ILNews

Supreme Court grants 2 transfers

Jennifer Nelson
December 9, 2008
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The Indiana Supreme Court granted transfer to two cases, one in which the Indiana Court of Appeals reversed a high school student's convictions of battery and disorderly conduct after an altercation with school officials.

In Christopher Bailey v. State of Indiana, No. 49A02-0801-CR-65, Christopher Bailey's convictions stem from an incident involving the assistant principal and dean of students. After the assistant principal told him to pull up his pants, Bailey bumped into her arm and then threw down his drink and coat, balled his fists, and cursed at the dean.

The Court of Appeals reversed, ruling the state didn't prove Bailey conducted battery because it didn't show that he committed "knowing" battery when he walked into the assistant principal's arm. The appellate court reversed his disorderly conduct conviction because Bailey's behavior wasn't considered "tumultuous conduct" that would result in serious bodily injury or substantial property damage.

The high court also granted transfer to In re: The marriage of Robert Rovai v. Ann Marie Rovai, No. 45A03-0712-CV-600, in which the Court of Appeals found the dissolution court didn't err in failing to award post-judgment interest dating from the entry of the decree of a monetary award to Robert Rovai from Ann Marie Rovai. The appellate court wrote in a footnote that it recognized its analysis of caselaw on the topic "reflects a difficulty, if not an inability, to completely reconcile the various holdings." The appellate court also affirmed the court's decision of conditioning payment of the monetary judgment to Robert on any of three occurrences - that both children become emancipated, Ann Marie voluntarily sells the marital home awarded to her, or she marries or lives with someone else in the home. The trial court also didn't err in apportioning federal and state tax refunds for three years according to the respective income of the parties for the particular year.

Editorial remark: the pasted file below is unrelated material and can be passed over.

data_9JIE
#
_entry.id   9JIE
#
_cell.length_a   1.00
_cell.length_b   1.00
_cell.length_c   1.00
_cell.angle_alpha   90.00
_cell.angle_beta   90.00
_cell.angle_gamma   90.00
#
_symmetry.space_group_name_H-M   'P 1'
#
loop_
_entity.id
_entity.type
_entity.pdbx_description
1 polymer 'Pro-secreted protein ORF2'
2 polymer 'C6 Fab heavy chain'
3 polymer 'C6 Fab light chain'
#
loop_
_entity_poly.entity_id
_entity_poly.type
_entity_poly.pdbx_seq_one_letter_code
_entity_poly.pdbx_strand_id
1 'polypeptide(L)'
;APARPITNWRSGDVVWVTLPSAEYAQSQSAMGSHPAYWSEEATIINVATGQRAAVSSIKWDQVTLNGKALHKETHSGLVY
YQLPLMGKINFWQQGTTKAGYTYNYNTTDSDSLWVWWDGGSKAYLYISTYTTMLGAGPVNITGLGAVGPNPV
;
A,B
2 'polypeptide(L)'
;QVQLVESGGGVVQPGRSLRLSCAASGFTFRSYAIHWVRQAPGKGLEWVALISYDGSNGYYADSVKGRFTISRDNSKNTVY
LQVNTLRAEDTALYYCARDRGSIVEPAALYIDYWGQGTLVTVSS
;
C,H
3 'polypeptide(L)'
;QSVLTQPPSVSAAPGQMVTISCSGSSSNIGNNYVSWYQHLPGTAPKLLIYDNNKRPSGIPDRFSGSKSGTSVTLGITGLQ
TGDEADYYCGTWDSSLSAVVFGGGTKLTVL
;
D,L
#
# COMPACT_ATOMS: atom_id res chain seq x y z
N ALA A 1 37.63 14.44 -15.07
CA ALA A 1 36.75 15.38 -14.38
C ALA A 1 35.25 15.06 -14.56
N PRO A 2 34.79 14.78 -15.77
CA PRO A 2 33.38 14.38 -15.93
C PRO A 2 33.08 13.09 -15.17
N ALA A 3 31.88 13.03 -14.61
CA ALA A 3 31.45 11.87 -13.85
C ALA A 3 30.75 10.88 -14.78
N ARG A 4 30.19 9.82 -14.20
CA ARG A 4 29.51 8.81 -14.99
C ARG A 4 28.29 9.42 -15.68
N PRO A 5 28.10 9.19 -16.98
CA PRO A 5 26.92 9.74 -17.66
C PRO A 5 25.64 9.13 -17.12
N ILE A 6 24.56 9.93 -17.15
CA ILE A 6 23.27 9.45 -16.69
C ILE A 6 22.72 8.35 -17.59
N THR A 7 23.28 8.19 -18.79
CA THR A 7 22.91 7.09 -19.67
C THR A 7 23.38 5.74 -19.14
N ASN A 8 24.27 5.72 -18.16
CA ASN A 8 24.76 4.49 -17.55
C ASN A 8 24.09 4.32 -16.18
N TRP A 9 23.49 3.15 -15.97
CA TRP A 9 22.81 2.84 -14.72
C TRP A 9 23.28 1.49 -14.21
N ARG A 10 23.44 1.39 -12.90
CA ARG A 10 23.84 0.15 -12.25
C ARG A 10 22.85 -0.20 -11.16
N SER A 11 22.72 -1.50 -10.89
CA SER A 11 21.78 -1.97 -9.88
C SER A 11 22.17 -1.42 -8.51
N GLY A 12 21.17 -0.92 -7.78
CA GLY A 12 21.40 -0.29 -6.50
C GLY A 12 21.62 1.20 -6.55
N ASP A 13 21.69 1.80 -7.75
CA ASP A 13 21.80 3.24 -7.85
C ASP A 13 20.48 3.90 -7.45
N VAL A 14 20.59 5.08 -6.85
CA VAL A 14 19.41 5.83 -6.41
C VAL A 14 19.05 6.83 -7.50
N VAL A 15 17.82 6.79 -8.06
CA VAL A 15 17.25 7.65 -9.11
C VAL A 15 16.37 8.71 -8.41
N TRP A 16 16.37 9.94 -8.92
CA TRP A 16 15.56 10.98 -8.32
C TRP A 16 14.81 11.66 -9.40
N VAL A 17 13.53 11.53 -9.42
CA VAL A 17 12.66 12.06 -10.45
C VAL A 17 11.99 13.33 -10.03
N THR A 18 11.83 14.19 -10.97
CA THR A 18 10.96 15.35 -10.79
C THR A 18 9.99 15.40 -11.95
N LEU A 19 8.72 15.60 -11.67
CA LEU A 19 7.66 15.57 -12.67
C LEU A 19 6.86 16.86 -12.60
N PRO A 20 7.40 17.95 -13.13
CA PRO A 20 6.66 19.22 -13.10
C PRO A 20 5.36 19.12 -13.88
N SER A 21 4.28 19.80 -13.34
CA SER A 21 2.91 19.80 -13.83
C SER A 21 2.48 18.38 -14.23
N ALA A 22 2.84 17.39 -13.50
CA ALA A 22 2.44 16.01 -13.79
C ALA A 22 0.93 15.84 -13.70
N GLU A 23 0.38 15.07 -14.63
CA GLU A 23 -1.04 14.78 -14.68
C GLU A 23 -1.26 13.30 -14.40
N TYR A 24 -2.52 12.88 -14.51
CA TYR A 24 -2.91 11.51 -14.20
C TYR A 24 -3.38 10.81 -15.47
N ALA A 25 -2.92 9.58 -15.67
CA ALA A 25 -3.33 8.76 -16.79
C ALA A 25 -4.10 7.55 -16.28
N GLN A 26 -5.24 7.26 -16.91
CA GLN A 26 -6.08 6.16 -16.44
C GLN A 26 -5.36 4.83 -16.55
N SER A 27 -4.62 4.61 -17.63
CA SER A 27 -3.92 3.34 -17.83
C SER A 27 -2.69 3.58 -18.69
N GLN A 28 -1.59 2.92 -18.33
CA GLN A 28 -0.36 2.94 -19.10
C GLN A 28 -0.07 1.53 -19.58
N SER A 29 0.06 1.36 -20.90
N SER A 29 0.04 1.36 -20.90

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  1. Is it possible to amend an order for child support due to false paternity?

  2. He did not have an "unlicensed handgun" in his pocket. Firearms are not licensed in Indiana. He apparently possessed a handgun without a license to carry, but it's not the handgun that is licensed (or registered).

  3. Once again, Indiana's legislature proves how friendly it is to monopolies. This latest bill by Hershman demonstrates the lengths Indiana's representatives are willing to go to put big business's (especially utilities') interests above those of everyday working people. Maassal argues that if the technology (solar) is so good, it will be able to compete on its own. Too bad he doesn't feel the same way about the industries he represents. Instead, he wants to cut the small credit consumers get for using solar in order to "add a 'level of certainty'" to his industry. I haven't heard of or seen such a blatant money-grab by an industry since the days when our federal, state, and local governments were run by the railroad. Senator Hershman's constituents should remember this bill the next time he runs for office, and they should penalize him accordingly.

  4. From his recent appearance on WRTV to this story here, Frank is everywhere. Couldn't happen to a nicer guy, although he should stop using Eric Schnauffer for his 7th Circuit briefs. They're not THAT hard.

  5. They learn our language prior to coming here. My grandparents who came over on the boat, had to learn English and become familiarize with Americas customs and culture. They are in our land now, speak ENGLISH!!

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